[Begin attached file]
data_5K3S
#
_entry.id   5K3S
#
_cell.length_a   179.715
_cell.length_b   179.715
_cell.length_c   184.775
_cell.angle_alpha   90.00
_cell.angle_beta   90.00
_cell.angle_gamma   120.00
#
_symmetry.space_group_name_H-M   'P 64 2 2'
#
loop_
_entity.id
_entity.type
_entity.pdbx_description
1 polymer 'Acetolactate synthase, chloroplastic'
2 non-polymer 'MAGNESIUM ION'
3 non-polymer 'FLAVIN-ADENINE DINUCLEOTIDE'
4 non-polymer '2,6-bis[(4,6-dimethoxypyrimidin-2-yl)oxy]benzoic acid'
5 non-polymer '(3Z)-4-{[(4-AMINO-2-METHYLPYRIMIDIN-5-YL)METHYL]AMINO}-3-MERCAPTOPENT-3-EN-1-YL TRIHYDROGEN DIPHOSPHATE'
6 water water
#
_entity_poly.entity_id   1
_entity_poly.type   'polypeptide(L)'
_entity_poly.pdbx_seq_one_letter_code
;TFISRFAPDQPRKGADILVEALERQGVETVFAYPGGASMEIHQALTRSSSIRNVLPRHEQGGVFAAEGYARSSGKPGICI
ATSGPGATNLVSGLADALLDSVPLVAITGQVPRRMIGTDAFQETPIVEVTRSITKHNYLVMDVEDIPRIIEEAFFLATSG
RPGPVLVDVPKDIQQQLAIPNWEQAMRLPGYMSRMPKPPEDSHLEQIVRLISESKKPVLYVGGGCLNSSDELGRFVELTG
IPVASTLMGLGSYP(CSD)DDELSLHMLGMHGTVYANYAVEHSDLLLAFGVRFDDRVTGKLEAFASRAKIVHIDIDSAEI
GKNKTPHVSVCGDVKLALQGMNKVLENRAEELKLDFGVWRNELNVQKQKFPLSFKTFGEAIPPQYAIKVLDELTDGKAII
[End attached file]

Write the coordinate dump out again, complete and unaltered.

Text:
data_5K3S
#
_entry.id   5K3S
#
_cell.length_a   179.715
_cell.length_b   179.715
_cell.length_c   184.775
_cell.angle_alpha   90.00
_cell.angle_beta   90.00
_cell.angle_gamma   120.00
#
_symmetry.space_group_name_H-M   'P 64 2 2'
#
loop_
_entity.id
_entity.type
_entity.pdbx_description
1 polymer 'Acetolactate synthase, chloroplastic'
2 non-polymer 'MAGNESIUM ION'
3 non-polymer 'FLAVIN-ADENINE DINUCLEOTIDE'
4 non-polymer '2,6-bis[(4,6-dimethoxypyrimidin-2-yl)oxy]benzoic acid'
5 non-polymer '(3Z)-4-{[(4-AMINO-2-METHYLPYRIMIDIN-5-YL)METHYL]AMINO}-3-MERCAPTOPENT-3-EN-1-YL TRIHYDROGEN DIPHOSPHATE'
6 water water
#
_entity_poly.entity_id   1
_entity_poly.type   'polypeptide(L)'
_entity_poly.pdbx_seq_one_letter_code
;TFISRFAPDQPRKGADILVEALERQGVETVFAYPGGASMEIHQALTRSSSIRNVLPRHEQGGVFAAEGYARSSGKPGICI
ATSGPGATNLVSGLADALLDSVPLVAITGQVPRRMIGTDAFQETPIVEVTRSITKHNYLVMDVEDIPRIIEEAFFLATSG
RPGPVLVDVPKDIQQQLAIPNWEQAMRLPGYMSRMPKPPEDSHLEQIVRLISESKKPVLYVGGGCLNSSDELGRFVELTG
IPVASTLMGLGSYP(CSD)DDELSLHMLGMHGTVYANYAVEHSDLLLAFGVRFDDRVTGKLEAFASRAKIVHIDIDSAEI
GKNKTPHVSVCGDVKLALQGMNKVLENRAEELKLDFGVWRNELNVQKQKFPLSFKTFGEAIPPQYAIKVLDELTDGKAII